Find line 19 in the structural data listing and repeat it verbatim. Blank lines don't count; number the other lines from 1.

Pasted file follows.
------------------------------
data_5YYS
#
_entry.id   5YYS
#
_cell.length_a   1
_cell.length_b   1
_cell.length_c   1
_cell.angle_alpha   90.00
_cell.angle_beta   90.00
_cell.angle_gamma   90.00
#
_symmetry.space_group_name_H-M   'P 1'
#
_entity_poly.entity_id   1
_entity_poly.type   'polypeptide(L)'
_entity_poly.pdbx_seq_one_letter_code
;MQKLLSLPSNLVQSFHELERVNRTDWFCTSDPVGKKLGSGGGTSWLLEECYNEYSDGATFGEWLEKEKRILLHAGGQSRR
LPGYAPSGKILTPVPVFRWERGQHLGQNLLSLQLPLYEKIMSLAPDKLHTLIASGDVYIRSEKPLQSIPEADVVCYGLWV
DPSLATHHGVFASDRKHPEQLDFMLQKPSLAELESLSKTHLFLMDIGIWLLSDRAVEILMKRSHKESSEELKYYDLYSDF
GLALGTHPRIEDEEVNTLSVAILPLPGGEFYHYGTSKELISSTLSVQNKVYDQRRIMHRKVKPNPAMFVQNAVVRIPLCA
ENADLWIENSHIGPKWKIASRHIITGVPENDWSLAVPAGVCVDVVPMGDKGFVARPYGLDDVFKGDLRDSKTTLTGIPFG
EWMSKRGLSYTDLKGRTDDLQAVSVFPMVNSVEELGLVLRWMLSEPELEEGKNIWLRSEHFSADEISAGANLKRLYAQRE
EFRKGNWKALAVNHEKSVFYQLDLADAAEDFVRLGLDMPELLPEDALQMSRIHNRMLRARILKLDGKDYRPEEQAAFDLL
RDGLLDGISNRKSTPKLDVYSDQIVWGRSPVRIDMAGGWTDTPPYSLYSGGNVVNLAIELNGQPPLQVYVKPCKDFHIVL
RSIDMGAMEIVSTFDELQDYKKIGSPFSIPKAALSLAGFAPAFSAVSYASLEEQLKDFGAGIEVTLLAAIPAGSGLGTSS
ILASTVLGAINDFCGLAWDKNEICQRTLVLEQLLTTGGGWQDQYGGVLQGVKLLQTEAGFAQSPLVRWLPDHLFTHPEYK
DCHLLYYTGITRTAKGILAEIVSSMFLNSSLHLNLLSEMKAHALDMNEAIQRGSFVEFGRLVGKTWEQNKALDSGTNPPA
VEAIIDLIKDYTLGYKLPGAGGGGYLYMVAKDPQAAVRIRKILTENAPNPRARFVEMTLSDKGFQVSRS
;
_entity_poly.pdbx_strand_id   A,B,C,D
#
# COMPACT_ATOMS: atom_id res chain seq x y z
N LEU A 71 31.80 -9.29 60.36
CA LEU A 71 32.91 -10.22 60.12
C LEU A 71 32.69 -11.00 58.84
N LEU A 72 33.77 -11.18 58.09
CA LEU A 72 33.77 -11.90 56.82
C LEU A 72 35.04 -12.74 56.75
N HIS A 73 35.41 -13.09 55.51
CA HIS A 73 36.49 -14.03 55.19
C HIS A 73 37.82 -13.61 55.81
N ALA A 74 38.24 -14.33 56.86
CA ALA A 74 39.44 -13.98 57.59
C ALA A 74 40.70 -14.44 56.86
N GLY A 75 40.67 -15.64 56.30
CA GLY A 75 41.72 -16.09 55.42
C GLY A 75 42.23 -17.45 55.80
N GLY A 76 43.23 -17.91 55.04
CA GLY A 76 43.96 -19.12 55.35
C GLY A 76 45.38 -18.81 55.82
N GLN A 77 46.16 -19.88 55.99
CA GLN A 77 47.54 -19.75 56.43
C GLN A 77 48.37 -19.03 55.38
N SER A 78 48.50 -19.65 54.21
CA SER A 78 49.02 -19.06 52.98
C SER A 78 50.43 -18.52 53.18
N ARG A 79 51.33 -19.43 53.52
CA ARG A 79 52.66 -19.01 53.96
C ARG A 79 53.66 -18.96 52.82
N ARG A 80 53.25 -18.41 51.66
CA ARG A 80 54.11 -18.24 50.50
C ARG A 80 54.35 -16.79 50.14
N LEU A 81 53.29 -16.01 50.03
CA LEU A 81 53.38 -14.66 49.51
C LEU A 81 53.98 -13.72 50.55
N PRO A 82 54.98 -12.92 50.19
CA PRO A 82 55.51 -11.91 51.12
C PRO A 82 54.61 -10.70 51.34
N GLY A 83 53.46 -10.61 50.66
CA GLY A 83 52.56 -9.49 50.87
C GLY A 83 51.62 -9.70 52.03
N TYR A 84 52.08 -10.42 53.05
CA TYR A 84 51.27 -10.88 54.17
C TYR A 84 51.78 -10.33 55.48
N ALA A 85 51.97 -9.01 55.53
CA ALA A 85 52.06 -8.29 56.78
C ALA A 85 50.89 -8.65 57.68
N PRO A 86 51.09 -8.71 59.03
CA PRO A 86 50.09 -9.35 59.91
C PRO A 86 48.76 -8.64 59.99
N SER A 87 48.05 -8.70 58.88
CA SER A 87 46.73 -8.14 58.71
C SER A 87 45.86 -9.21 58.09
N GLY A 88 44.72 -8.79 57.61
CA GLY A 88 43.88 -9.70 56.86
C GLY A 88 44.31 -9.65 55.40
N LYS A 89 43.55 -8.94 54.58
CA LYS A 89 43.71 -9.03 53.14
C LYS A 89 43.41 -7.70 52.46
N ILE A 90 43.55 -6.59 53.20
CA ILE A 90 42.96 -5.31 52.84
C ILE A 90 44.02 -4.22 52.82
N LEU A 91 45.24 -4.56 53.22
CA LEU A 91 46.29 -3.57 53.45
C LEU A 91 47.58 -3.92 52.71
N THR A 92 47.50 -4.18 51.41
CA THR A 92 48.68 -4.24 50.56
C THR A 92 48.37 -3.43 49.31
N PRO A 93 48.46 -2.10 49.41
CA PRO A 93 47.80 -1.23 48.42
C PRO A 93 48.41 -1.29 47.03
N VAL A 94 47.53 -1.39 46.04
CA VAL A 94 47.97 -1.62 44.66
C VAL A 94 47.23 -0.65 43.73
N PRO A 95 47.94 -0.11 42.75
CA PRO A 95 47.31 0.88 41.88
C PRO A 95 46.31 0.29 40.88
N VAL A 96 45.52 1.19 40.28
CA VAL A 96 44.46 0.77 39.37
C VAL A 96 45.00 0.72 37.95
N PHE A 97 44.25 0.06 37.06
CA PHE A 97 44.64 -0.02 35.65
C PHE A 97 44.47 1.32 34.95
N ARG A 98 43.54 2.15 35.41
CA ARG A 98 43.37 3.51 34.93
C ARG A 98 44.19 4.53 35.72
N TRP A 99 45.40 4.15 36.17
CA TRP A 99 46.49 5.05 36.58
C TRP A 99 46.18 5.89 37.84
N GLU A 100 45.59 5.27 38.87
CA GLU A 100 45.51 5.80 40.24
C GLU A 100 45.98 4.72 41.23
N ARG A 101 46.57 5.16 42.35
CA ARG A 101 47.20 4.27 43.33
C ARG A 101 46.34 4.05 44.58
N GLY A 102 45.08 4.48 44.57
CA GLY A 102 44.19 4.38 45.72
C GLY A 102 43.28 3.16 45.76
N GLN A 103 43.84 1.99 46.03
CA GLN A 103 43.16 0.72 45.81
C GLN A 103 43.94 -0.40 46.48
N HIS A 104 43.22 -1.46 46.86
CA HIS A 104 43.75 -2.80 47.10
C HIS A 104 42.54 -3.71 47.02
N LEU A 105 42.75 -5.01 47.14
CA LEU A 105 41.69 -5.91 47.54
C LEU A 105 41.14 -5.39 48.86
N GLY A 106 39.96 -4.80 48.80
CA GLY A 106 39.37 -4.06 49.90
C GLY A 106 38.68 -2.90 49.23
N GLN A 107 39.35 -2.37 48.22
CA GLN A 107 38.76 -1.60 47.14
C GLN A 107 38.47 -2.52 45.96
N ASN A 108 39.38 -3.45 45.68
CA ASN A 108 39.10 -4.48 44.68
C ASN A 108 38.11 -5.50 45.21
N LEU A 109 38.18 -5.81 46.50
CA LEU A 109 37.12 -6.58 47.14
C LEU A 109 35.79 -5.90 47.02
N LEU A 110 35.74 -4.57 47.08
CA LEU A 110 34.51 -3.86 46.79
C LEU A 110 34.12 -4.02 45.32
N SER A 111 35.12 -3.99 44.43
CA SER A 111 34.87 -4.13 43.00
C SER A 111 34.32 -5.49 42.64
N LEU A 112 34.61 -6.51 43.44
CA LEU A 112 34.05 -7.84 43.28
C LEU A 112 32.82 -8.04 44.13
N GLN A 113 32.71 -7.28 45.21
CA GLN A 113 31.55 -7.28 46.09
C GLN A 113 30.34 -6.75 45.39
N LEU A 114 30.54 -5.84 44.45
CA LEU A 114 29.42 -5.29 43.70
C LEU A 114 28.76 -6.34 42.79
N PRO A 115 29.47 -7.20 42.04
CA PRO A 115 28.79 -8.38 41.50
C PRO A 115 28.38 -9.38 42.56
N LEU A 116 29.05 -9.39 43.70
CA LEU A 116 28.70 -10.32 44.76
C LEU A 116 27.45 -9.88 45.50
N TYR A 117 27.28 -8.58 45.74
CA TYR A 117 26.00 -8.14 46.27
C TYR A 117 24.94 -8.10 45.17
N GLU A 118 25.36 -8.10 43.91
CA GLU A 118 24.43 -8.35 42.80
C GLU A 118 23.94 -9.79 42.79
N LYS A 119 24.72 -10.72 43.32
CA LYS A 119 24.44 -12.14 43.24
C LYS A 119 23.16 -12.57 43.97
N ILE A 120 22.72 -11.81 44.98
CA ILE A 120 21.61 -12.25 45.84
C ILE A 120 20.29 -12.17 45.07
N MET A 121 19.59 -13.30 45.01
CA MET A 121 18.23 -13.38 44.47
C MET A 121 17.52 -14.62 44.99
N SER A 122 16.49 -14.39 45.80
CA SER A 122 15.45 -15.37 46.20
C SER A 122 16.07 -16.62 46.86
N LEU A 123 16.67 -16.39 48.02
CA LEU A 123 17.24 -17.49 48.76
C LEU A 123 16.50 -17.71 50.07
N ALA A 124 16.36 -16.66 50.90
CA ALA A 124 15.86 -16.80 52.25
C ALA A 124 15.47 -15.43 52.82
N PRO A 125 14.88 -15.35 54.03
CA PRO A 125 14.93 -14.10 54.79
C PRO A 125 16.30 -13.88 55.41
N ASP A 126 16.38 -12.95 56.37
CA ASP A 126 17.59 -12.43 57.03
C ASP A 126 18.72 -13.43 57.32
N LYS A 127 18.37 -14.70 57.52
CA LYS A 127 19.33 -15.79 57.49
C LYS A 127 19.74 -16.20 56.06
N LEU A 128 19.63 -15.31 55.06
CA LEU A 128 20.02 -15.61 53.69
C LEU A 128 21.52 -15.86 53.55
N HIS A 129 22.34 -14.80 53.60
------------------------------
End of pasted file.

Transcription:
DPSLATHHGVFASDRKHPEQLDFMLQKPSLAELESLSKTHLFLMDIGIWLLSDRAVEILMKRSHKESSEELKYYDLYSDF